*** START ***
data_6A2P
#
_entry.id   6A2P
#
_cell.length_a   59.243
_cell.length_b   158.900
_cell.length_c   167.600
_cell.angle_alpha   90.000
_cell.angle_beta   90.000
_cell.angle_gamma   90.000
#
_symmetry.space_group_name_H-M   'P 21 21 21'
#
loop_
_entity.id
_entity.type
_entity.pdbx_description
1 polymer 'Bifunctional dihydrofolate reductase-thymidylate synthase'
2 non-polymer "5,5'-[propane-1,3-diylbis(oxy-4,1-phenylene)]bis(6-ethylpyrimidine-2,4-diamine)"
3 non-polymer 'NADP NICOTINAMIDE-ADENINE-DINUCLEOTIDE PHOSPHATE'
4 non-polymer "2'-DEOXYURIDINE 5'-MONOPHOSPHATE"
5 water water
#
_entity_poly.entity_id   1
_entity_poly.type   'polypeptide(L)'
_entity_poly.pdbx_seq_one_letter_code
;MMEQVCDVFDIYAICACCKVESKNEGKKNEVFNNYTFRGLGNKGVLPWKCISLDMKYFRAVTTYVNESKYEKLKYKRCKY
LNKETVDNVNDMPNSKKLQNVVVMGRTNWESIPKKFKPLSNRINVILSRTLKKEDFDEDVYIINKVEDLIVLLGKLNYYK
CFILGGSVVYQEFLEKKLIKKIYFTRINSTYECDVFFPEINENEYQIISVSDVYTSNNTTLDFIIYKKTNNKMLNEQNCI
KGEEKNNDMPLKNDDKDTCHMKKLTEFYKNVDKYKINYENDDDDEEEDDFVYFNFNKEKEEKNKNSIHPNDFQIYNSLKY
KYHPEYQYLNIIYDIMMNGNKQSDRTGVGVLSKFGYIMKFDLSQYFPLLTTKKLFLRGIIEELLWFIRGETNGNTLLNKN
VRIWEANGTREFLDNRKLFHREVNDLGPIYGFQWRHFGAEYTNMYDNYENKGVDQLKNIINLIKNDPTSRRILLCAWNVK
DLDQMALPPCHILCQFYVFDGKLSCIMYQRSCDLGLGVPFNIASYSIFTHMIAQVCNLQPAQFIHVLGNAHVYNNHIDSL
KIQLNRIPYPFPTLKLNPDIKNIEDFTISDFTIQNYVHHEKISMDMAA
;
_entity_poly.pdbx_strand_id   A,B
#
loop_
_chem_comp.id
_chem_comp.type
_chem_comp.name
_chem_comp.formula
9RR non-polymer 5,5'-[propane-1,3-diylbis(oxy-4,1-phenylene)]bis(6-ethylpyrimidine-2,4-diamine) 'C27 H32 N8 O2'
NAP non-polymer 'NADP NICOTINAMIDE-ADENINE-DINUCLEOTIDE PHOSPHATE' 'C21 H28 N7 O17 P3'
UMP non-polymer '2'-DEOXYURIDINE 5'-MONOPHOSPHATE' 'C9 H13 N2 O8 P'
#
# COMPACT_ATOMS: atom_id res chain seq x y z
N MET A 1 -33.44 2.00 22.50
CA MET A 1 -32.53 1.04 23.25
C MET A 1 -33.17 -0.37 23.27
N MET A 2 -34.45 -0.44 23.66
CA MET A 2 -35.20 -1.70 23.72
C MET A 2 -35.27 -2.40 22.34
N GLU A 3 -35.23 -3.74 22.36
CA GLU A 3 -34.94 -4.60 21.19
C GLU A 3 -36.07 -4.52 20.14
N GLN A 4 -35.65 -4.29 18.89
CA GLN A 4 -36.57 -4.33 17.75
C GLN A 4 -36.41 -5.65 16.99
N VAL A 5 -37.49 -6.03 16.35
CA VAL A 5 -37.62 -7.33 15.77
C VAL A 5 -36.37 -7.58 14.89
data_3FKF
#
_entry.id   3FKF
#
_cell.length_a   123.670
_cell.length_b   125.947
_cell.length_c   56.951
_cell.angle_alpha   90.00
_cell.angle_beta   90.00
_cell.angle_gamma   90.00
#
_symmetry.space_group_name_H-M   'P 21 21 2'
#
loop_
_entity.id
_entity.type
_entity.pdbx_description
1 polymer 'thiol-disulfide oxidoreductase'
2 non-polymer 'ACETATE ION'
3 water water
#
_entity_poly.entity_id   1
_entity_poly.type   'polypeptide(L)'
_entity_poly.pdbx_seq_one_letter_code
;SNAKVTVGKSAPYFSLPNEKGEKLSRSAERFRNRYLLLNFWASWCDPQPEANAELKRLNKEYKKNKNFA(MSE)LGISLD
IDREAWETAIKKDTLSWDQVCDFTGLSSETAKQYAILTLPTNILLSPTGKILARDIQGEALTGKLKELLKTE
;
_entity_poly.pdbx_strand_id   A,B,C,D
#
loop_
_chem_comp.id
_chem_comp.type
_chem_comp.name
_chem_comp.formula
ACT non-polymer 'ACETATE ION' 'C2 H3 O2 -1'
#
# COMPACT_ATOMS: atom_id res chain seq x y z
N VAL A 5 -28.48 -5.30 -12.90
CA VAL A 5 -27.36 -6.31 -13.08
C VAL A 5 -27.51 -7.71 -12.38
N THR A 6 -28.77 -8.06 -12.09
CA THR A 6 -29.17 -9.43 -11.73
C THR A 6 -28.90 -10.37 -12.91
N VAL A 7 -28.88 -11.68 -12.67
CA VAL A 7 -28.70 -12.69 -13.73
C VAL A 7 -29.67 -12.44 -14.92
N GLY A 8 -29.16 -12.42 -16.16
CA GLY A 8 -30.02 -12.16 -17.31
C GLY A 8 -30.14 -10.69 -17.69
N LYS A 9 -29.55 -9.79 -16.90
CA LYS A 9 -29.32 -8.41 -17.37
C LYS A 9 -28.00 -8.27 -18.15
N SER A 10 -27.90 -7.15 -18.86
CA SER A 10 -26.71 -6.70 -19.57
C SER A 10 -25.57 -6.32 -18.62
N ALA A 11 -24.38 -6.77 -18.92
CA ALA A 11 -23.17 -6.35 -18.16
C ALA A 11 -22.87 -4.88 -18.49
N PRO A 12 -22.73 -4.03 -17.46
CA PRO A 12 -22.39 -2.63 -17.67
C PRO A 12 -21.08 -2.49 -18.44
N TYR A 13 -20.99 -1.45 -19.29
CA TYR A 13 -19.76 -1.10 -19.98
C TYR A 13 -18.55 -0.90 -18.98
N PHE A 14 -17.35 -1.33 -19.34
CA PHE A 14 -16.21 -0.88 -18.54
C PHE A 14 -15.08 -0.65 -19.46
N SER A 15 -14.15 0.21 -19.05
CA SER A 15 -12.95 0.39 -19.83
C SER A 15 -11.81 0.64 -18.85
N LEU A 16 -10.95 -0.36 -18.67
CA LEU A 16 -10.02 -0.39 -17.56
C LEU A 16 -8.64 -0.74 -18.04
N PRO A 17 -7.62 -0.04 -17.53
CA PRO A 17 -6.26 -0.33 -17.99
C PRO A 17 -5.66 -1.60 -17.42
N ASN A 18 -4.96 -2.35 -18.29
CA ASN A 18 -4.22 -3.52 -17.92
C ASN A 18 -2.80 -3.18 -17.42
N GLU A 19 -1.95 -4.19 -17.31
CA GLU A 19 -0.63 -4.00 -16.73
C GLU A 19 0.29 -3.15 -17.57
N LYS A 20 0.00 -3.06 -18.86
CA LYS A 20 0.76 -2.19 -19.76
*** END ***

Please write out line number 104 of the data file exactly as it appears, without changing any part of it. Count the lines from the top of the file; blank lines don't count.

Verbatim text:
CA THR A 6 -29.17 -9.43 -11.73